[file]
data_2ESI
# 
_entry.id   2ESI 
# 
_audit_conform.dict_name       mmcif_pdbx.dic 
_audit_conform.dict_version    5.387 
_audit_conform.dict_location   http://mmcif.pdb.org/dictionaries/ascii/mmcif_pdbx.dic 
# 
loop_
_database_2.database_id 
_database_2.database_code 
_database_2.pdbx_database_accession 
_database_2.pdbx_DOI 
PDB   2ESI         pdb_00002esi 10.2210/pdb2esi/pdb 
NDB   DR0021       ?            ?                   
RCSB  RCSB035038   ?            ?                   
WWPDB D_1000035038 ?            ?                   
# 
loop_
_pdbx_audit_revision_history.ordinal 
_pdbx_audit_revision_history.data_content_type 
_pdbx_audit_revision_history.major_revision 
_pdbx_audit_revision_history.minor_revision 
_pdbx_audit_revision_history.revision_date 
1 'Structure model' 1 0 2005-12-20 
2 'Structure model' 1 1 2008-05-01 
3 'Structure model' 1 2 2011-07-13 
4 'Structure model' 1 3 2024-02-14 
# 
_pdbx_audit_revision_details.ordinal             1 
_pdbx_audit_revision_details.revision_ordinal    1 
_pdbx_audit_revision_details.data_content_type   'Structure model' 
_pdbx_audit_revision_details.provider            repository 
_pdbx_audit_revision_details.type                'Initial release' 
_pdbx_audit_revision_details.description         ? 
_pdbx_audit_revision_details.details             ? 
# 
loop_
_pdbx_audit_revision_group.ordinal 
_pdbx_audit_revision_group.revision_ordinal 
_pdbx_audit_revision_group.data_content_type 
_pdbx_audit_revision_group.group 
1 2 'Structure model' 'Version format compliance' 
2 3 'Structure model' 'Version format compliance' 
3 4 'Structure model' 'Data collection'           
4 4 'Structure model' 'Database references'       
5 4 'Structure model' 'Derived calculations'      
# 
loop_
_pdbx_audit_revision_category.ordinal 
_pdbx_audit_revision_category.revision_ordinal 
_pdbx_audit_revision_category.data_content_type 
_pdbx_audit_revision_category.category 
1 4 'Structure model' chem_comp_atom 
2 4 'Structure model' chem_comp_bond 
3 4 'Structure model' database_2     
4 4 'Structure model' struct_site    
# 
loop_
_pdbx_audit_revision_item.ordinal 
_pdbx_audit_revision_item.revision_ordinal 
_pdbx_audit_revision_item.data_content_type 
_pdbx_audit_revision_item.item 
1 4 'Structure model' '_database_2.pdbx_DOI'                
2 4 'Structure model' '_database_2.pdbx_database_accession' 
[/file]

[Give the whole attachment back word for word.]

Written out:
data_2ESI
# 
_entry.id   2ESI 
# 
_audit_conform.dict_name       mmcif_pdbx.dic 
_audit_conform.dict_version    5.387 
_audit_conform.dict_location   http://mmcif.pdb.org/dictionaries/ascii/mmcif_pdbx.dic 
# 
loop_
_database_2.database_id 
_database_2.database_code 
_database_2.pdbx_database_accession 
_database_2.pdbx_DOI 
PDB   2ESI         pdb_00002esi 10.2210/pdb2esi/pdb 
NDB   DR0021       ?            ?                   
RCSB  RCSB035038   ?            ?                   
WWPDB D_1000035038 ?            ?                   
# 
loop_
_pdbx_audit_revision_history.ordinal 
_pdbx_audit_revision_history.data_content_type 
_pdbx_audit_revision_history.major_revision 
_pdbx_audit_revision_history.minor_revision 
_pdbx_audit_revision_history.revision_date 
1 'Structure model' 1 0 2005-12-20 
2 'Structure model' 1 1 2008-05-01 
3 'Structure model' 1 2 2011-07-13 
4 'Structure model' 1 3 2024-02-14 
# 
_pdbx_audit_revision_details.ordinal             1 
_pdbx_audit_revision_details.revision_ordinal    1 
_pdbx_audit_revision_details.data_content_type   'Structure model' 
_pdbx_audit_revision_details.provider            repository 
_pdbx_audit_revision_details.type                'Initial release' 
_pdbx_audit_revision_details.description         ? 
_pdbx_audit_revision_details.details             ? 
# 
loop_
_pdbx_audit_revision_group.ordinal 
_pdbx_audit_revision_group.revision_ordinal 
_pdbx_audit_revision_group.data_content_type 
_pdbx_audit_revision_group.group 
1 2 'Structure model' 'Version format compliance' 
2 3 'Structure model' 'Version format compliance' 
3 4 'Structure model' 'Data collection'           
4 4 'Structure model' 'Database references'       
5 4 'Structure model' 'Derived calculations'      
# 
loop_
_pdbx_audit_revision_category.ordinal 
_pdbx_audit_revision_category.revision_ordinal 
_pdbx_audit_revision_category.data_content_type 
_pdbx_audit_revision_category.category 
1 4 'Structure model' chem_comp_atom 
2 4 'Structure model' chem_comp_bond 
3 4 'Structure model' database_2     
4 4 'Structure model' struct_site    
# 
loop_
_pdbx_audit_revision_item.ordinal 
_pdbx_audit_revision_item.revision_ordinal 
_pdbx_audit_revision_item.data_content_type 
_pdbx_audit_revision_item.item 
1 4 'Structure model' '_database_2.pdbx_DOI'                
2 4 'Structure model' '_database_2.pdbx_database_accession' 